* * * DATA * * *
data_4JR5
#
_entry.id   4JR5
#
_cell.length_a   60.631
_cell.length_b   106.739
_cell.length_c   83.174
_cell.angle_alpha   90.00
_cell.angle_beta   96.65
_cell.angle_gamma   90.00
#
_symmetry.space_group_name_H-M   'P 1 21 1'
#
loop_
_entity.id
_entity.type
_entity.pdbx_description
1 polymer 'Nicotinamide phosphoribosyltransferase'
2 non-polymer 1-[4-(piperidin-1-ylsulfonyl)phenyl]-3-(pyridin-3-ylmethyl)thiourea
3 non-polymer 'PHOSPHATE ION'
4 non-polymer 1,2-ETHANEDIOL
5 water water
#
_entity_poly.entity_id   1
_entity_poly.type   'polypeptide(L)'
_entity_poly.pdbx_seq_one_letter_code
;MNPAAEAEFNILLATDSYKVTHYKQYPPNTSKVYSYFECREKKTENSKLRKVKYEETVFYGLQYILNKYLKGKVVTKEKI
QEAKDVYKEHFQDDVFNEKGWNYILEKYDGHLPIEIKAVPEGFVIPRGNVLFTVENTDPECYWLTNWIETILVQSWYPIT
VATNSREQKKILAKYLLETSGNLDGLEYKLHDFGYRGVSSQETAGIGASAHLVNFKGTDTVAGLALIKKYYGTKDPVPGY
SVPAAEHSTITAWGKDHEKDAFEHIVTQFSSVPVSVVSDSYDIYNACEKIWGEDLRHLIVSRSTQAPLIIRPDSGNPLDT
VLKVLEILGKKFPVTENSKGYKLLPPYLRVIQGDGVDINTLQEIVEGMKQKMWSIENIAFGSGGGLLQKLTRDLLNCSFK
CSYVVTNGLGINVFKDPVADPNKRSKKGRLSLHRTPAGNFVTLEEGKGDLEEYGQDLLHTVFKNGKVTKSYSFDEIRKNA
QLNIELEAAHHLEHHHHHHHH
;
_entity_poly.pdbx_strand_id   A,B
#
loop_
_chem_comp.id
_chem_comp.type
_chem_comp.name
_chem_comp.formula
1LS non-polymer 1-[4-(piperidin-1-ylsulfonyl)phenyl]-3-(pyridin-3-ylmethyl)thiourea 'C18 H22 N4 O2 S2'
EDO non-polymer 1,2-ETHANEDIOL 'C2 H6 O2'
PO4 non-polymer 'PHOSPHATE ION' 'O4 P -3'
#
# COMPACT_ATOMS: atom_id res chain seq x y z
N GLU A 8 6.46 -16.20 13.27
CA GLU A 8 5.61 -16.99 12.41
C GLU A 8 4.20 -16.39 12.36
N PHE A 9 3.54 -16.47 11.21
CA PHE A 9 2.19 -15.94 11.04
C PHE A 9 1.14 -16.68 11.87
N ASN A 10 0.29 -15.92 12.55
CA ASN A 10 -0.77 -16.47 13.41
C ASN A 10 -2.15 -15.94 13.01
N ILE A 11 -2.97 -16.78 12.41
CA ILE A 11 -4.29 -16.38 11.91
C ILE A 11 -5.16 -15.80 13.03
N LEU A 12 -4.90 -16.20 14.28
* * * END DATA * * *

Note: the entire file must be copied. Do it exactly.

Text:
data_4JR5
#
_entry.id   4JR5
#
_cell.length_a   60.631
_cell.length_b   106.739
_cell.length_c   83.174
_cell.angle_alpha   90.00
_cell.angle_beta   96.65
_cell.angle_gamma   90.00
#
_symmetry.space_group_name_H-M   'P 1 21 1'
#
loop_
_entity.id
_entity.type
_entity.pdbx_description
1 polymer 'Nicotinamide phosphoribosyltransferase'
2 non-polymer 1-[4-(piperidin-1-ylsulfonyl)phenyl]-3-(pyridin-3-ylmethyl)thiourea
3 non-polymer 'PHOSPHATE ION'
4 non-polymer 1,2-ETHANEDIOL
5 water water
#
_entity_poly.entity_id   1
_entity_poly.type   'polypeptide(L)'
_entity_poly.pdbx_seq_one_letter_code
;MNPAAEAEFNILLATDSYKVTHYKQYPPNTSKVYSYFECREKKTENSKLRKVKYEETVFYGLQYILNKYLKGKVVTKEKI
QEAKDVYKEHFQDDVFNEKGWNYILEKYDGHLPIEIKAVPEGFVIPRGNVLFTVENTDPECYWLTNWIETILVQSWYPIT
VATNSREQKKILAKYLLETSGNLDGLEYKLHDFGYRGVSSQETAGIGASAHLVNFKGTDTVAGLALIKKYYGTKDPVPGY
SVPAAEHSTITAWGKDHEKDAFEHIVTQFSSVPVSVVSDSYDIYNACEKIWGEDLRHLIVSRSTQAPLIIRPDSGNPLDT
VLKVLEILGKKFPVTENSKGYKLLPPYLRVIQGDGVDINTLQEIVEGMKQKMWSIENIAFGSGGGLLQKLTRDLLNCSFK
CSYVVTNGLGINVFKDPVADPNKRSKKGRLSLHRTPAGNFVTLEEGKGDLEEYGQDLLHTVFKNGKVTKSYSFDEIRKNA
QLNIELEAAHHLEHHHHHHHH
;
_entity_poly.pdbx_strand_id   A,B
#
loop_
_chem_comp.id
_chem_comp.type
_chem_comp.name
_chem_comp.formula
1LS non-polymer 1-[4-(piperidin-1-ylsulfonyl)phenyl]-3-(pyridin-3-ylmethyl)thiourea 'C18 H22 N4 O2 S2'
EDO non-polymer 1,2-ETHANEDIOL 'C2 H6 O2'
PO4 non-polymer 'PHOSPHATE ION' 'O4 P -3'
#
# COMPACT_ATOMS: atom_id res chain seq x y z
N GLU A 8 6.46 -16.20 13.27
CA GLU A 8 5.61 -16.99 12.41
C GLU A 8 4.20 -16.39 12.36
N PHE A 9 3.54 -16.47 11.21
CA PHE A 9 2.19 -15.94 11.04
C PHE A 9 1.14 -16.68 11.87
N ASN A 10 0.29 -15.92 12.55
CA ASN A 10 -0.77 -16.47 13.41
C ASN A 10 -2.15 -15.94 13.01
N ILE A 11 -2.97 -16.78 12.41
CA ILE A 11 -4.29 -16.38 11.91
C ILE A 11 -5.16 -15.80 13.03
N LEU A 12 -4.90 -16.20 14.28